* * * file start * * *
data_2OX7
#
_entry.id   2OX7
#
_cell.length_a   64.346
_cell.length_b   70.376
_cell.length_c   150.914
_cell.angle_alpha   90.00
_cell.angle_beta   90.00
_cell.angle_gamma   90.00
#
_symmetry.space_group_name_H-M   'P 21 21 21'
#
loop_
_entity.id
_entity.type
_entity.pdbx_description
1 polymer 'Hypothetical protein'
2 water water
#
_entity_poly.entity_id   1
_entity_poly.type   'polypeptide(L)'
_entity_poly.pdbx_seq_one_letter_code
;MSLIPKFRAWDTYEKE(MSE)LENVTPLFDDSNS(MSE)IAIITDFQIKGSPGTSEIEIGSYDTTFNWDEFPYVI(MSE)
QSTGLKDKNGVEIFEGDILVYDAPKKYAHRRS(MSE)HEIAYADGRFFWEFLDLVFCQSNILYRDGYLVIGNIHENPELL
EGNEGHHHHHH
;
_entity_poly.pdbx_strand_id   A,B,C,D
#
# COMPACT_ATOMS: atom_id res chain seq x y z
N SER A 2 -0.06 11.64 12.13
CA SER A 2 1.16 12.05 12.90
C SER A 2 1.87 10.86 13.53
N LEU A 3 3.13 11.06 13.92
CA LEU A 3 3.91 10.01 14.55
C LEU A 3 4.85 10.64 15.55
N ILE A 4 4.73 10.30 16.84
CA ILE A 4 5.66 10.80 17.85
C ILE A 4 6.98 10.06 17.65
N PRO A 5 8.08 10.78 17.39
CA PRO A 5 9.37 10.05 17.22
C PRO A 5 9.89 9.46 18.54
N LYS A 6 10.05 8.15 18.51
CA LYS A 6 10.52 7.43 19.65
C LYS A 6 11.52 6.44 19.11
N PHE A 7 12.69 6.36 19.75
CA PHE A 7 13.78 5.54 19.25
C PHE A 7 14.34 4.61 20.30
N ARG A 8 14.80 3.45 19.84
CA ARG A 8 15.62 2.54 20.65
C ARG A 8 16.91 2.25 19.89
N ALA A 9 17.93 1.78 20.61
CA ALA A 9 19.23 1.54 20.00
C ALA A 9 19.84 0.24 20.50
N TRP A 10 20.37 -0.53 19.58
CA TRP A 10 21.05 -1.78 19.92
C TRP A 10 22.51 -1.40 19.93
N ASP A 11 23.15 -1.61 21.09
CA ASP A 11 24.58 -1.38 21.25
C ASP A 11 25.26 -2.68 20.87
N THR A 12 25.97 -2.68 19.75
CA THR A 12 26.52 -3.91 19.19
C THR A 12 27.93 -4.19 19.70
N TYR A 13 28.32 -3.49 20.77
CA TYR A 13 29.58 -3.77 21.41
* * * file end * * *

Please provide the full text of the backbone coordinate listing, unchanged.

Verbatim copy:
data_2OX7
#
_entry.id   2OX7
#
_cell.length_a   64.346
_cell.length_b   70.376
_cell.length_c   150.914
_cell.angle_alpha   90.00
_cell.angle_beta   90.00
_cell.angle_gamma   90.00
#
_symmetry.space_group_name_H-M   'P 21 21 21'
#
loop_
_entity.id
_entity.type
_entity.pdbx_description
1 polymer 'Hypothetical protein'
2 water water
#
_entity_poly.entity_id   1
_entity_poly.type   'polypeptide(L)'
_entity_poly.pdbx_seq_one_letter_code
;MSLIPKFRAWDTYEKE(MSE)LENVTPLFDDSNS(MSE)IAIITDFQIKGSPGTSEIEIGSYDTTFNWDEFPYVI(MSE)
QSTGLKDKNGVEIFEGDILVYDAPKKYAHRRS(MSE)HEIAYADGRFFWEFLDLVFCQSNILYRDGYLVIGNIHENPELL
EGNEGHHHHHH
;
_entity_poly.pdbx_strand_id   A,B,C,D
#
# COMPACT_ATOMS: atom_id res chain seq x y z
N SER A 2 -0.06 11.64 12.13
CA SER A 2 1.16 12.05 12.90
C SER A 2 1.87 10.86 13.53
N LEU A 3 3.13 11.06 13.92
CA LEU A 3 3.91 10.01 14.55
C LEU A 3 4.85 10.64 15.55
N ILE A 4 4.73 10.30 16.84
CA ILE A 4 5.66 10.80 17.85
C ILE A 4 6.98 10.06 17.65
N PRO A 5 8.08 10.78 17.39
CA PRO A 5 9.37 10.05 17.22
C PRO A 5 9.89 9.46 18.54
N LYS A 6 10.05 8.15 18.51
CA LYS A 6 10.52 7.43 19.65
C LYS A 6 11.52 6.44 19.11
N PHE A 7 12.69 6.36 19.75
CA PHE A 7 13.78 5.54 19.25
C PHE A 7 14.34 4.61 20.30
N ARG A 8 14.80 3.45 19.84
CA ARG A 8 15.62 2.54 20.65
C ARG A 8 16.91 2.25 19.89
N ALA A 9 17.93 1.78 20.61
CA ALA A 9 19.23 1.54 20.00
C ALA A 9 19.84 0.24 20.50
N TRP A 10 20.37 -0.53 19.58
CA TRP A 10 21.05 -1.78 19.92
C TRP A 10 22.51 -1.40 19.93
N ASP A 11 23.15 -1.61 21.09
CA ASP A 11 24.58 -1.38 21.25
C ASP A 11 25.26 -2.68 20.87
N THR A 12 25.97 -2.68 19.75
CA THR A 12 26.52 -3.91 19.19
C THR A 12 27.93 -4.19 19.70
N TYR A 13 28.32 -3.49 20.77
CA TYR A 13 29.58 -3.77 21.41